Walker didn’t like those numbers, so he made up his own. The Bureau of Labor Statistics said Wisconsin had lost 33,900 jobs. But Walker’s re-analysis said that Wisconsin had gained 23,321 jobs. And then he blanketed the airwaves with this ad:

As Netroots Nation panelist Emily Mills pointed out, any state could adjust its numbers in the same way:

Whatever metric you use on jobs, if you apply the same metric to every state, Wisconsin is still dead last.

But nobody had millions of dollars to spread that message across the state, so Walker’s message stood.

That’s Wisconsin’s lesson for the post-Citizens-United era: The best use of money in politics is to define reality. Don’t just tell citizens to vote for you, create a virtual world in which voting for you makes sense.

What it means for November. Mitt Romney has a lot of disadvantages: He’s not very likeable. He’s a bad campaigner who has a habit of saying things like “I like to be able to fire people” and “I’m not concerned about the very poor.” He’s a wooden debater who has yet to appear outside the conservative bubble. He has taken a lot of radical right-wing positions that he’ll have a hard time running away from. And he’s the poster boy for income inequality and financiers run amok.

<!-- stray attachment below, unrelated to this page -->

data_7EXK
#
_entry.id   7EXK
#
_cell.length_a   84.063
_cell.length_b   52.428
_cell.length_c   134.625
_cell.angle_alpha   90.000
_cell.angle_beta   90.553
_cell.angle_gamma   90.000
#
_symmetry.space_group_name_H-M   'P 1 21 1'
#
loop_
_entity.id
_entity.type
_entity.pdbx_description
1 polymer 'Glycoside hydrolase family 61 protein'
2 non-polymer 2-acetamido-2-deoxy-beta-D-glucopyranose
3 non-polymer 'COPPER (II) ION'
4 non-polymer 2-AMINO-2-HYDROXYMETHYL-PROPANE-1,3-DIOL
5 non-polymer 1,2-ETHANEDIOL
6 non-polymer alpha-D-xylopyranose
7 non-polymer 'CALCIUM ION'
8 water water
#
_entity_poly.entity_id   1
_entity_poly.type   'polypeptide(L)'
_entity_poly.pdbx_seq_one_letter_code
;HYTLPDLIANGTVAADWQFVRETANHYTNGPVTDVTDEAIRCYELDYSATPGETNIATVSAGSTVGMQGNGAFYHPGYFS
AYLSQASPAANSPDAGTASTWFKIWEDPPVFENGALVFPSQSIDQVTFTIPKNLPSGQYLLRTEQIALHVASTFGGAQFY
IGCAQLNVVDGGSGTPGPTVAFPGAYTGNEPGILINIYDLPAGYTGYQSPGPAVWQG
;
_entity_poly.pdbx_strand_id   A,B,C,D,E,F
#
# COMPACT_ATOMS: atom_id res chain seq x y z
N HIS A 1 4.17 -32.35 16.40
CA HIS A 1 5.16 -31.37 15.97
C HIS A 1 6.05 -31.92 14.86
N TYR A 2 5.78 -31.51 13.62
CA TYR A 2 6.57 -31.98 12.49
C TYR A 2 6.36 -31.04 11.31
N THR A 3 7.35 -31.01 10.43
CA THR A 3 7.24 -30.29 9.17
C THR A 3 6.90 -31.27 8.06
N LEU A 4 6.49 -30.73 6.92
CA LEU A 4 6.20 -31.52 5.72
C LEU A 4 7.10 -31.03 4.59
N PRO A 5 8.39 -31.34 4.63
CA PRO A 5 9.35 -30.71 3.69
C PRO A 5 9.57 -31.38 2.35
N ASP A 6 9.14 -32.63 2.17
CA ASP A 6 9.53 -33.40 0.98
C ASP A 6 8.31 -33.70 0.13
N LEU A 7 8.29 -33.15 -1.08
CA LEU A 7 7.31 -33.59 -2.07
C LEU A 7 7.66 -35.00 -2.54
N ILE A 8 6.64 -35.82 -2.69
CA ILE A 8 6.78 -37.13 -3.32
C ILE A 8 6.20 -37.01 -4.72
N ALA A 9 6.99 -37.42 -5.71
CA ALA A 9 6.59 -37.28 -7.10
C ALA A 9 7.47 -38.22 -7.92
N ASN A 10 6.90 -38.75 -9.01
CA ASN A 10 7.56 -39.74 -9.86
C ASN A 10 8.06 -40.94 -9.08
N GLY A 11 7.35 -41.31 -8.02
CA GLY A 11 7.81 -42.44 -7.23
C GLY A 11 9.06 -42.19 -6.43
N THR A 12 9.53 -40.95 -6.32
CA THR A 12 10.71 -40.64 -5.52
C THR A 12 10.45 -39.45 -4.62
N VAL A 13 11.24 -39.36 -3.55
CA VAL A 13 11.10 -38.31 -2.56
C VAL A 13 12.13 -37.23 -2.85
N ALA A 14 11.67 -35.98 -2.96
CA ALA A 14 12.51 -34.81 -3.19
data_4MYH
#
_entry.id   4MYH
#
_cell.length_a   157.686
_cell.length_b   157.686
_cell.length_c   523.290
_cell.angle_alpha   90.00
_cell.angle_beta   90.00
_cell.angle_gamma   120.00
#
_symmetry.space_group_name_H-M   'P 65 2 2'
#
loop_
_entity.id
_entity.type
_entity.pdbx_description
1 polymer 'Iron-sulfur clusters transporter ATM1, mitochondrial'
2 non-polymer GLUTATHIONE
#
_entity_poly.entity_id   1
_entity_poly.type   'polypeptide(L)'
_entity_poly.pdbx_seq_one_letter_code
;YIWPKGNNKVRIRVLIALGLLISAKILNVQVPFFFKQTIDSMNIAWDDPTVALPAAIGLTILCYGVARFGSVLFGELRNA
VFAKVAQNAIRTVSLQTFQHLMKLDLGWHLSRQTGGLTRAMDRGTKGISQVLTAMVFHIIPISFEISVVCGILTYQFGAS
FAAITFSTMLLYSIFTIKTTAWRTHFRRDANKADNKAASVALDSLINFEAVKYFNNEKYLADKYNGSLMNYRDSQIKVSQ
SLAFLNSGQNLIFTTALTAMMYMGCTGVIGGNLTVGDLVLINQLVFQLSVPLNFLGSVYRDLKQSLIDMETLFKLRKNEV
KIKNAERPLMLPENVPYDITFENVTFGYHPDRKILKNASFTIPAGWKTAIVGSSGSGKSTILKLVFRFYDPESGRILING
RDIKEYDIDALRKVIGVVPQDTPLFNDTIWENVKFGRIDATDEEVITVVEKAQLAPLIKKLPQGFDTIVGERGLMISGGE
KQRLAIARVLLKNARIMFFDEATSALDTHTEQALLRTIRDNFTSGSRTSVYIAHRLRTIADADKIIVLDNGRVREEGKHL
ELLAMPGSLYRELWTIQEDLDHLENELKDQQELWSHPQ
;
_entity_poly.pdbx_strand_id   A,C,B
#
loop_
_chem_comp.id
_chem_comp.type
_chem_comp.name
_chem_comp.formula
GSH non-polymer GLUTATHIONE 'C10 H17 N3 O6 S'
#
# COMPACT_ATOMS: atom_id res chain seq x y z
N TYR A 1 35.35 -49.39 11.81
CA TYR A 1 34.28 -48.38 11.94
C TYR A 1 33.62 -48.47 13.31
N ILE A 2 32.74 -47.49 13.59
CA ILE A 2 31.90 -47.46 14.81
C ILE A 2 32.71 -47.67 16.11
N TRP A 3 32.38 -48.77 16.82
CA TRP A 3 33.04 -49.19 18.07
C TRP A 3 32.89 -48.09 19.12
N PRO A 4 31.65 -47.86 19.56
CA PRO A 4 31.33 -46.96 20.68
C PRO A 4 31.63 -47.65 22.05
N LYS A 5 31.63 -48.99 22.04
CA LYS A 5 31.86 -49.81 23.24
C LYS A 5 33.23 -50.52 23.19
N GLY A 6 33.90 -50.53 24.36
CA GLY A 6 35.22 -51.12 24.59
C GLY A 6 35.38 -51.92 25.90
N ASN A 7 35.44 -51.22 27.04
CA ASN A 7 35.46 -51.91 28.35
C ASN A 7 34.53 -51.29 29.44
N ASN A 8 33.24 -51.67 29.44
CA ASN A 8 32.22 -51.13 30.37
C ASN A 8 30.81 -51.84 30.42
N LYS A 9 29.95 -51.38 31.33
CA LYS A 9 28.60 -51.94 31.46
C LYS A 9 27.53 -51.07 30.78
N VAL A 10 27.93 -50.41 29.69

But you have to give Romney this: He knows how to raise vast amounts of money and bury his opponents with it. And he has no scruples about redefining reality.

Limitless amounts of money are going to be spent in the fall. And while Obama is no slouch as a fund-raiser, he’s going to be outspent by a wide margin, especially if you count the corporate-funded outside groups like the Chamber of Commerce and Karl Rove’s Crossroads, whose ads I’ve already seen repeatedly during the NBA playoffs.